Dick’s courses — in particular his small seminars, which often centered on close readings of difficult single texts — were legendary, conveying philosophical detail and contemporary relevance with exuberance and energy. He was a challenging yet generous professor who created encouraging spaces in which students could think critically together, and a supportive doctoral supervisor who kept in touch with generations of alumni. Amid worsening illness, he taught through the end of the Spring 2022 semester; fittingly, his final courses were on American pragmatism and Hannah Arendt. 

Dick was a consulting editor for and frequent contributor to NSSR’s Graduate Faculty Philosophy Journal, and his last journal contribution will appear in Volume 43, Issue 1. Dick’s final book, The Vicissitudes of Nature: From Spinoza to Freud, will be published by Polity Press in November. The Philosophy department will hold a conference in his memory on October 14, “‘The Role of Philosophy as a Public Good’: A Celebration of the Life of Richard J. Bernstein”; registration information to come.

I have been fortunate to have had Dick as a colleague since I arrived at The New School. I have fond memories of running into him on his way to class, gleeful about a lecture he was about to give. “Will, we’re discussing Hegel’s Science of Logic today,” Dick would declare. “Want to join us?” He was a supportive and trusted advisor who shared with me his experience as Dean, his commitment to faculty governance, and his savvy approach to university politics. 

We send our deepest condolences to Carol, their four children, and their six grandchildren, as well as to Dick’s many friends and colleagues, present and past. At the NSSR, we have indeed lost one of our greats. We will be forever grateful that he touched our lives, and we will miss him profoundly.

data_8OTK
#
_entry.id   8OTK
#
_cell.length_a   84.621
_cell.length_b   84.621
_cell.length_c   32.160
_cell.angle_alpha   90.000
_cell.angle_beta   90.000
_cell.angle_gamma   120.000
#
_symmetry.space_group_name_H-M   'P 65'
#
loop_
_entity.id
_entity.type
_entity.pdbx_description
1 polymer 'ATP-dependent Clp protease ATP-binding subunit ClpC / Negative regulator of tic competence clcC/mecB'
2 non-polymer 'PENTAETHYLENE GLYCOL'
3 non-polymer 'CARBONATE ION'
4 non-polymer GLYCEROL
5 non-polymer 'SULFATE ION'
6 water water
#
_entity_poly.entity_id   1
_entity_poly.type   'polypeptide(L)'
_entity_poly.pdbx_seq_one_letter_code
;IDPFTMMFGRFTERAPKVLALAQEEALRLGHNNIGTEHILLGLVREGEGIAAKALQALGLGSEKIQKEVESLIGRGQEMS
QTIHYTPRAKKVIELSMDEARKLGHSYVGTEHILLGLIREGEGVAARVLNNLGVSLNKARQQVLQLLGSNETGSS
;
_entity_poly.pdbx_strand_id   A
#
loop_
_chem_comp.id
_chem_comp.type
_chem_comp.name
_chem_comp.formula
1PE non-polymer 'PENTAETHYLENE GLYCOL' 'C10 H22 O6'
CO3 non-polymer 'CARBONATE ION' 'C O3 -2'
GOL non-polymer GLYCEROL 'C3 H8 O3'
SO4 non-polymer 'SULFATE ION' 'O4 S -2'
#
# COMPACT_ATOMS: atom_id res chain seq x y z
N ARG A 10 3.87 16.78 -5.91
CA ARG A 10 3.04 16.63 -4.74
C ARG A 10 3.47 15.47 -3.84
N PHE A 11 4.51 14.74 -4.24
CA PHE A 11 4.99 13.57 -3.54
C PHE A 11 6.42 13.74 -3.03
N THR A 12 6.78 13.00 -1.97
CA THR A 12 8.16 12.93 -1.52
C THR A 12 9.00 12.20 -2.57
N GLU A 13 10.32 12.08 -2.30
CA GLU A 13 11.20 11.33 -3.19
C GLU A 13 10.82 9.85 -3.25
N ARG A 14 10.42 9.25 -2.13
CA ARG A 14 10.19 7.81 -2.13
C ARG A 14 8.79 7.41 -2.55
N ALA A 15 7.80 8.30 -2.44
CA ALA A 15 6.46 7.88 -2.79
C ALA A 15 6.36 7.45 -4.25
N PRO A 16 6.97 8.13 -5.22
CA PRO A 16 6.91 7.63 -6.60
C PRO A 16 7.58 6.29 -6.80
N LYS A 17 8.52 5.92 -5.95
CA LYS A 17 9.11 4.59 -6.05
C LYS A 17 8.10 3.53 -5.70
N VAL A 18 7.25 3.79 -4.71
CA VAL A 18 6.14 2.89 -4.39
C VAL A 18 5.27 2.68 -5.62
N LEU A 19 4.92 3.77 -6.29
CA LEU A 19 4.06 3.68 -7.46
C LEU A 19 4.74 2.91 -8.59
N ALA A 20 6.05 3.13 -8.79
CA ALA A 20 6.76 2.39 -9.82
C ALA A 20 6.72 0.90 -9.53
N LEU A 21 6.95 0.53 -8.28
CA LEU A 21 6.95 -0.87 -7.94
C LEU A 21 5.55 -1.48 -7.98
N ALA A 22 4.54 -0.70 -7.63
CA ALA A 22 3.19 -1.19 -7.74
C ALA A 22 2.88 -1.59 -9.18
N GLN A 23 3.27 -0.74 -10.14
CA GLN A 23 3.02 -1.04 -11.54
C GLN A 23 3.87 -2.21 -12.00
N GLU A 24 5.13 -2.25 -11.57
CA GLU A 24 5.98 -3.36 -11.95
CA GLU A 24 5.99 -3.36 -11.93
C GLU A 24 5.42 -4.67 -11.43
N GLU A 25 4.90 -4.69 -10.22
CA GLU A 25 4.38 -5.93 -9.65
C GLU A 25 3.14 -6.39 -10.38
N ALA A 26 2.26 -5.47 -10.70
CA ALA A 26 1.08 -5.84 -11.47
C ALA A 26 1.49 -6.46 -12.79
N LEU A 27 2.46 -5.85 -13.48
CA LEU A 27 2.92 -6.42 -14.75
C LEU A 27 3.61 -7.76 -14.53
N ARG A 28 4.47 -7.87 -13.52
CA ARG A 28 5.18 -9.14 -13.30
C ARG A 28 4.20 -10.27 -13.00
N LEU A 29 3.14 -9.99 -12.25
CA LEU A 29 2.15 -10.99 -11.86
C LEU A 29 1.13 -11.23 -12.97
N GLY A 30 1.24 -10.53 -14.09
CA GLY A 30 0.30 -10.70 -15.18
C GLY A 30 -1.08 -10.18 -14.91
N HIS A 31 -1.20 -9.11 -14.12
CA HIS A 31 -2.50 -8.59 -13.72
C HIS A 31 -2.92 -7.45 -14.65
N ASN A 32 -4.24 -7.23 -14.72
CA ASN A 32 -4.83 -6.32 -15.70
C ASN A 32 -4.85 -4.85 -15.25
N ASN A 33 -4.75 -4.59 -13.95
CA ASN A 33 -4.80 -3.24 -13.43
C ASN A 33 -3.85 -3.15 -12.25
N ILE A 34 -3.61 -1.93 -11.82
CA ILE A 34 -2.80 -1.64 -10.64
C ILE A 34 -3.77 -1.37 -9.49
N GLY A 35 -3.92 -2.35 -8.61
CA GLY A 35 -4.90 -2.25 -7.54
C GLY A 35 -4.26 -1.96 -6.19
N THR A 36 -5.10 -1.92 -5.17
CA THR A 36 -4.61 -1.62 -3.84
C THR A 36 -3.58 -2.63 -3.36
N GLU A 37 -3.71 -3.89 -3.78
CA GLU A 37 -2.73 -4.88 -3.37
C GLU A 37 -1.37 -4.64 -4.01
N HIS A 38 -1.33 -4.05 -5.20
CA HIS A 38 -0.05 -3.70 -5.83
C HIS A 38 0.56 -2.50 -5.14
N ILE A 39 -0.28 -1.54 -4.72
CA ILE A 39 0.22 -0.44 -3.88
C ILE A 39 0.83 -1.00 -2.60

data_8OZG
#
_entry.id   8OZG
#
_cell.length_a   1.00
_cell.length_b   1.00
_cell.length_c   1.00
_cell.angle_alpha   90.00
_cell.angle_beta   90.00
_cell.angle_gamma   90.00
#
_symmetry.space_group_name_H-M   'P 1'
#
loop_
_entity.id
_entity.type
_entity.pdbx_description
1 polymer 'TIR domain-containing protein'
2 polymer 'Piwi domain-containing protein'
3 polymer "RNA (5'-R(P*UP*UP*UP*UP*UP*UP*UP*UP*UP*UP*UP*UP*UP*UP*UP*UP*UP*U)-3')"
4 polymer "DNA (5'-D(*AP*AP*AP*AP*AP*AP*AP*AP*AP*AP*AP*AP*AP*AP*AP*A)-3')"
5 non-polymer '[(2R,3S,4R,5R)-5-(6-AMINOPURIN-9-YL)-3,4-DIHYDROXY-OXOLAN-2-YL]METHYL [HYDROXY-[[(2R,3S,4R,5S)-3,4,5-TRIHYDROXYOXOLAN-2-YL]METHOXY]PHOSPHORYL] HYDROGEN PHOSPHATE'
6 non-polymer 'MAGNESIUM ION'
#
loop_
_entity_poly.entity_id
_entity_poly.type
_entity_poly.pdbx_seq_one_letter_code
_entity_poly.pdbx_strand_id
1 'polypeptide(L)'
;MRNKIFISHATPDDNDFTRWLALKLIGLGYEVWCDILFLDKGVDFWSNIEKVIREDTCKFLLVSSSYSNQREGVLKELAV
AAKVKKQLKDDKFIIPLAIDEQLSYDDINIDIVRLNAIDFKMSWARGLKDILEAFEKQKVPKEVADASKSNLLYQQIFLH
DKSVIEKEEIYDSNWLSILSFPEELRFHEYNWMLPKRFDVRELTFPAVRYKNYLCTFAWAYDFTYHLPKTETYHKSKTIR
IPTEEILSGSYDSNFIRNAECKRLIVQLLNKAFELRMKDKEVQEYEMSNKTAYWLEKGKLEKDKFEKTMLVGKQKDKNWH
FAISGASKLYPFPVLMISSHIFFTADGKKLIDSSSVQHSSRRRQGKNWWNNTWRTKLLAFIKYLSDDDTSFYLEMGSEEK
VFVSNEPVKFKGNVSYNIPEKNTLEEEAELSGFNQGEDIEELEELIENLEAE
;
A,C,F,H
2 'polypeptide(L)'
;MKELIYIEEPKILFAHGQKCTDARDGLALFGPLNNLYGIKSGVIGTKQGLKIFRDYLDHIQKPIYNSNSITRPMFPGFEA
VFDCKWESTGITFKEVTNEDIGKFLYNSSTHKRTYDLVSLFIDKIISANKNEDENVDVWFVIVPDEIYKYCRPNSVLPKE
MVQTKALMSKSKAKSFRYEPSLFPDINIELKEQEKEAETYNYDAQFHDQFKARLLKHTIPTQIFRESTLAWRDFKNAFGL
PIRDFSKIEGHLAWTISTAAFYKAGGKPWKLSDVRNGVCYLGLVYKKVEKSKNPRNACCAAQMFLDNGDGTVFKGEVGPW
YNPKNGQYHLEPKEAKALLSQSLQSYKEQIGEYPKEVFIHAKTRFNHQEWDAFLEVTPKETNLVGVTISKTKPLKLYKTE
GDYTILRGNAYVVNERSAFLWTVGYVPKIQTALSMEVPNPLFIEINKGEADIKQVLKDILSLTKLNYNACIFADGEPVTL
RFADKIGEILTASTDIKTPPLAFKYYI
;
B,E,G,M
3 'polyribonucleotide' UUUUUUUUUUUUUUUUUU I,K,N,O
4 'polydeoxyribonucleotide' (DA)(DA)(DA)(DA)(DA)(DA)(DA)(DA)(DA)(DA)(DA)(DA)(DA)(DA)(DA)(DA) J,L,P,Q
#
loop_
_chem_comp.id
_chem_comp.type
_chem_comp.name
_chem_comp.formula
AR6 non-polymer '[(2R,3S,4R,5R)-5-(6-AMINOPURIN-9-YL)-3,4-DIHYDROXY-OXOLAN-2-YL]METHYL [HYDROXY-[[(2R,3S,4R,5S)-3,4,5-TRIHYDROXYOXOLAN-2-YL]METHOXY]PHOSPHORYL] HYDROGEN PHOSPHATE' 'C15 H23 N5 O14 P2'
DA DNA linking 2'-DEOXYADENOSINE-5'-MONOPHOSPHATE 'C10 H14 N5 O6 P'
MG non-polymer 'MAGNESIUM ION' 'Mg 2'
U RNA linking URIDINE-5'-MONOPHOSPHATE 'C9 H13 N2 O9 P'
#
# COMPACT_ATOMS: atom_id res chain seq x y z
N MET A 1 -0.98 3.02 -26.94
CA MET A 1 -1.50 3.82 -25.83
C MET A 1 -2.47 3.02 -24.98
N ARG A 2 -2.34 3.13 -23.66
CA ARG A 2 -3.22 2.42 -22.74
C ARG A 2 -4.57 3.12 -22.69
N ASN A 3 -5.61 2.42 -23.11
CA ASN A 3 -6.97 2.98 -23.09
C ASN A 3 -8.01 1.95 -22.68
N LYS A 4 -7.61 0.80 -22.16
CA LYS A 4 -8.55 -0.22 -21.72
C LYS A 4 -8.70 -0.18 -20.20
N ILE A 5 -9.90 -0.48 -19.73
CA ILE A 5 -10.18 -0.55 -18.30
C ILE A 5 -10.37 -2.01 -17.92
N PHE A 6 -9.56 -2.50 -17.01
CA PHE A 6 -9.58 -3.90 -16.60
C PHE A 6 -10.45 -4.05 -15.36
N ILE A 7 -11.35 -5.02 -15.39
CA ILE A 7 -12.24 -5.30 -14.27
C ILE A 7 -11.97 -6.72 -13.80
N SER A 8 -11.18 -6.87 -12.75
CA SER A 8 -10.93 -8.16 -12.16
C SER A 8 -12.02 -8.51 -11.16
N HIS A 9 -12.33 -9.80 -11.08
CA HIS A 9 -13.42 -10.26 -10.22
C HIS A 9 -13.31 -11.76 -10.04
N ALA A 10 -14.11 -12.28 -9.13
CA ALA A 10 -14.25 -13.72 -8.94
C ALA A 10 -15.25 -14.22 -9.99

Richard Bernstein’s visit to Wroclaw in the summer of 2012 was an extraordinary experience. That summer Dick came for the first time as a faculty member of the Democracy and Diversity Summer Institute organized by Elzbieta Matynia and the Transregional Center for Democratic Studies at the New School. We both knew Dick from our studies at the Graduate Faculty, but it was not until he came to Wroclaw where we then lived and worked as academics that we finally got the chance to experience him as a teacher. His class on Hannah Arendt on which he gave us permission to sit was one of those rare expansive intellectual experiences when teaching swells beyond the classroom and consumes you in transformative ways. We remember how struck we were at the time by Dick’s selection of Arendt’s texts and their relevance for our political and intellectual worlds. 

That summer was unforgettable also because Dick gave both of us very special presents. 

Dick gave Lotar translation rights to his book, The Restructuring of Social and Political Theory, which Lotar published in Polish in the ULS Academic Press series that he edited. The public book launch attended by a large audience in the summer of 2016 featured a conversation between Dick Bernstein and Alice Crary and was connected to a Visiting Professorship award to Dick Bernstein by Wroclaw’s Mayor. 

Dick also gave a very special gift to Hana who was taken by Arendt’s Jewish writings, and the way they spoke to the possibilities of political and social action under the conditions of shrinking democratic freedoms. We spoke on the subject with Dick many times during that summer, also during a very special dinner among friends around our kitchen table (see photo). After the last class that summer, Dick came up to Hana and told her he had a gift for her. He passed her a piece of paper with a photo-copied section of Hannah Arendt’s text. The text was a gift of an idea – the most practical thing in the world as Dick liked to say after Arendt. It was an idea written in difficult times for difficult times.